The Anti-rape Condom for Women
According to research, rape statistics are still on the rise in some parts of the world, in spite of the efforts put in place to eradicate the menace. The majority of the victims of this brutal and violent act are women and children. Sadly, South Africa is known to have a culture of violence towards women, and this has put the number of rape victims on the rise. In response to this, a South African doctor, Sonnet Ehlers, created an anti-rape condom to help women fight in the event of a rape attack.
What exactly is the anti-rape condom?
Simply put, the anti-rape condom is designed to resemble any other female condom, but with additional features that will make an attacker rethink his decision. The anti-rape condom, known as Rape-aXe, includes rows of teeth-like hooks aimed to stick to a man’s penis during penetration. It is inserted with the help of an applicator just like a tampon. Resembling the conventional female condom, it offers protection against sexually transmitted diseases and unwanted pregnancies and it can be positioned safely and comfortably inside the vagina. However, an attacker’s attempt to withdraw will cause his penis a painful clasp.
Any attempt to remove it just makes the clasp tighter, so medical attention is usually required to remove the condom from an attacker’s penis. The hooks on the anti-rape condom will not pierce the skin of the penis but will remain attached until a medical professional removes it. Trying to get rid of the condom without help is very painful and may cause severe skin damage. This characteristic is what then facilitates the inevitable arrest of the offender.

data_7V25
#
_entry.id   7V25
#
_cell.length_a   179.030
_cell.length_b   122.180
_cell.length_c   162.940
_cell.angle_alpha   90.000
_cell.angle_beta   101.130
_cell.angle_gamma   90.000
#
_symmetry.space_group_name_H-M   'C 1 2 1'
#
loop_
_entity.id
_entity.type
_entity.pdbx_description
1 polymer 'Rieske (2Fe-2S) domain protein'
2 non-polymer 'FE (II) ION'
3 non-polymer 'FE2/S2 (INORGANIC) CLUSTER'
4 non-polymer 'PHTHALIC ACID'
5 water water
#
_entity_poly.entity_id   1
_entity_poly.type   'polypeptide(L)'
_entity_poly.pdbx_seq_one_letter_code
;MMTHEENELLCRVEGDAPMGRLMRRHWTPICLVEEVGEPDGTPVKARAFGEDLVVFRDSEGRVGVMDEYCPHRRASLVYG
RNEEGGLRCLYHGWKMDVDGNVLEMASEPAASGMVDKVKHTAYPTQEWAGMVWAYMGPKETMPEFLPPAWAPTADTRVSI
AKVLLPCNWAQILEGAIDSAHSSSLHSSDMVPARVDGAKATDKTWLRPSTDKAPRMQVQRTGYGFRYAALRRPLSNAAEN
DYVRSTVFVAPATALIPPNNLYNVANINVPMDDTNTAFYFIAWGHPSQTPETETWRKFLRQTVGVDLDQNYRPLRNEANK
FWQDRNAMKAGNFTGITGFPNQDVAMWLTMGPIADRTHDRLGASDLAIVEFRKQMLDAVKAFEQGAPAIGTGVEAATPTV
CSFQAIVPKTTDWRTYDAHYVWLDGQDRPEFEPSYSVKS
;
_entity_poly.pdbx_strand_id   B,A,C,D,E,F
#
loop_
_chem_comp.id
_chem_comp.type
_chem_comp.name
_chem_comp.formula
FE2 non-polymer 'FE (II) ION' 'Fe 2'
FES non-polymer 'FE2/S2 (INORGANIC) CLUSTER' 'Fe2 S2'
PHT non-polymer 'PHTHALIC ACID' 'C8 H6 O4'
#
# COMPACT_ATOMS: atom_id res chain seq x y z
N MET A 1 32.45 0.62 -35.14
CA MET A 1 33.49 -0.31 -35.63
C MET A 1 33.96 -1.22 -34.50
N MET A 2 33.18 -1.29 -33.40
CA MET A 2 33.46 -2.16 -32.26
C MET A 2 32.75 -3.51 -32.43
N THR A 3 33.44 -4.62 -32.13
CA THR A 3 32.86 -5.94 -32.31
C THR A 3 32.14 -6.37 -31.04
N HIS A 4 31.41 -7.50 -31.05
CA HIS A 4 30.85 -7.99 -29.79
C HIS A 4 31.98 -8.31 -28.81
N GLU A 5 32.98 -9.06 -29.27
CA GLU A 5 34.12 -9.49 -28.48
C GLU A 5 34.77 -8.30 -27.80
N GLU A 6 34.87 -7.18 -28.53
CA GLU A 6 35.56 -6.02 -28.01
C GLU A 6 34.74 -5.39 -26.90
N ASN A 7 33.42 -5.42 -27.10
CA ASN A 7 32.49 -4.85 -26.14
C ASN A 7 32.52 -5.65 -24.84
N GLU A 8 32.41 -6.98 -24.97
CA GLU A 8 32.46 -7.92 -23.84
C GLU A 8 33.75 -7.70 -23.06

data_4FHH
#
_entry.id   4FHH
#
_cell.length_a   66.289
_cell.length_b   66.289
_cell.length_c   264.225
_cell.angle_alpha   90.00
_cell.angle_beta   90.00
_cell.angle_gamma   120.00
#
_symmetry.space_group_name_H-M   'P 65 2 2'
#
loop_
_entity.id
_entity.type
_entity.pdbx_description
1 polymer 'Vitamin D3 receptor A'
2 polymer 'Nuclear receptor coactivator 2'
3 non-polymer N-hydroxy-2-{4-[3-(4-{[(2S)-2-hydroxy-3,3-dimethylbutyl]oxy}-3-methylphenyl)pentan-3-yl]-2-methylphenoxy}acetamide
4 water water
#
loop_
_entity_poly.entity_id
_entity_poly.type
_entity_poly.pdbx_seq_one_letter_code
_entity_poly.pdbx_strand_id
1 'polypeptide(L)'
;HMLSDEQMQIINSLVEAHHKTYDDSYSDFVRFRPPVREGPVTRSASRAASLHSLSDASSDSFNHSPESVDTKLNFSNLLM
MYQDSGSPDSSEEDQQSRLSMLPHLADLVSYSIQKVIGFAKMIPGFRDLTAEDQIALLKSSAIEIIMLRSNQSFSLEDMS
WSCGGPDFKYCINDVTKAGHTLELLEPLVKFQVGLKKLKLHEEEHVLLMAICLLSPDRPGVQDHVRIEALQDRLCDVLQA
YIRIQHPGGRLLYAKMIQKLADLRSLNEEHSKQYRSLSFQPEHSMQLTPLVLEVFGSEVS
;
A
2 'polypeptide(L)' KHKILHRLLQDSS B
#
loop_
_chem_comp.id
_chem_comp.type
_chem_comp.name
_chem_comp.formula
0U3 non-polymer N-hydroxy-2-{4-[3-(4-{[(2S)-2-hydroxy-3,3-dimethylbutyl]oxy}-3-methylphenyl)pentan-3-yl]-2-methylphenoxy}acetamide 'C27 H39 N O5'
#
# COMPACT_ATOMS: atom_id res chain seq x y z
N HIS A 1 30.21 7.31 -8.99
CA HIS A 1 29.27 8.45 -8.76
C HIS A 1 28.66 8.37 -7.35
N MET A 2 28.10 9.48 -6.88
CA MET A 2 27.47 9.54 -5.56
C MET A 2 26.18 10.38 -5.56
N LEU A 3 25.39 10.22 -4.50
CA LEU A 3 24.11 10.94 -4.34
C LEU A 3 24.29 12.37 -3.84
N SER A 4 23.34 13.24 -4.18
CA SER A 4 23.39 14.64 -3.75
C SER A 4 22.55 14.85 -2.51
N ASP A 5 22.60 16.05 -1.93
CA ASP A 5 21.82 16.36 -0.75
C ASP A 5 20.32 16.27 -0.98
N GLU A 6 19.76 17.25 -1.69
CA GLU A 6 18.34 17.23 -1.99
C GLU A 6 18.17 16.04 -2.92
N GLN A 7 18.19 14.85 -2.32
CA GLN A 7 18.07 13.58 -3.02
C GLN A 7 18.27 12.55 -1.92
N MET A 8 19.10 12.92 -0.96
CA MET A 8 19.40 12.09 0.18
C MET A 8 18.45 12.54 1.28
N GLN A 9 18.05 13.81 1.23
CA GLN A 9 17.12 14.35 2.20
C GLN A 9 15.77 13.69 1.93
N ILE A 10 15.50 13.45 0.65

What do people think about the anti-rape device?
The intention behind Rape aXe may be good, but surveys show that not all are pleased with it. Some criticize it because wearing the device is like a constant reminder to women that they are vulnerable, thus enslaving them to the fear of an impending attack. Others find the rape condom to be a very barbaric solution. There is also the fear of the device provoking violence from both sides. The attacker may get enraged on contact with the device and aim his anger at the woman, while aggrieved women may use it as a tool for revenge against men.
A recent study by the South African Medical Research Council (SAMRC) concluded that while devices such as the Rape aXe may help deter rape perpetrators, the most effective preventive measure for rape is changing social norms around masculinity and sexual entitlement.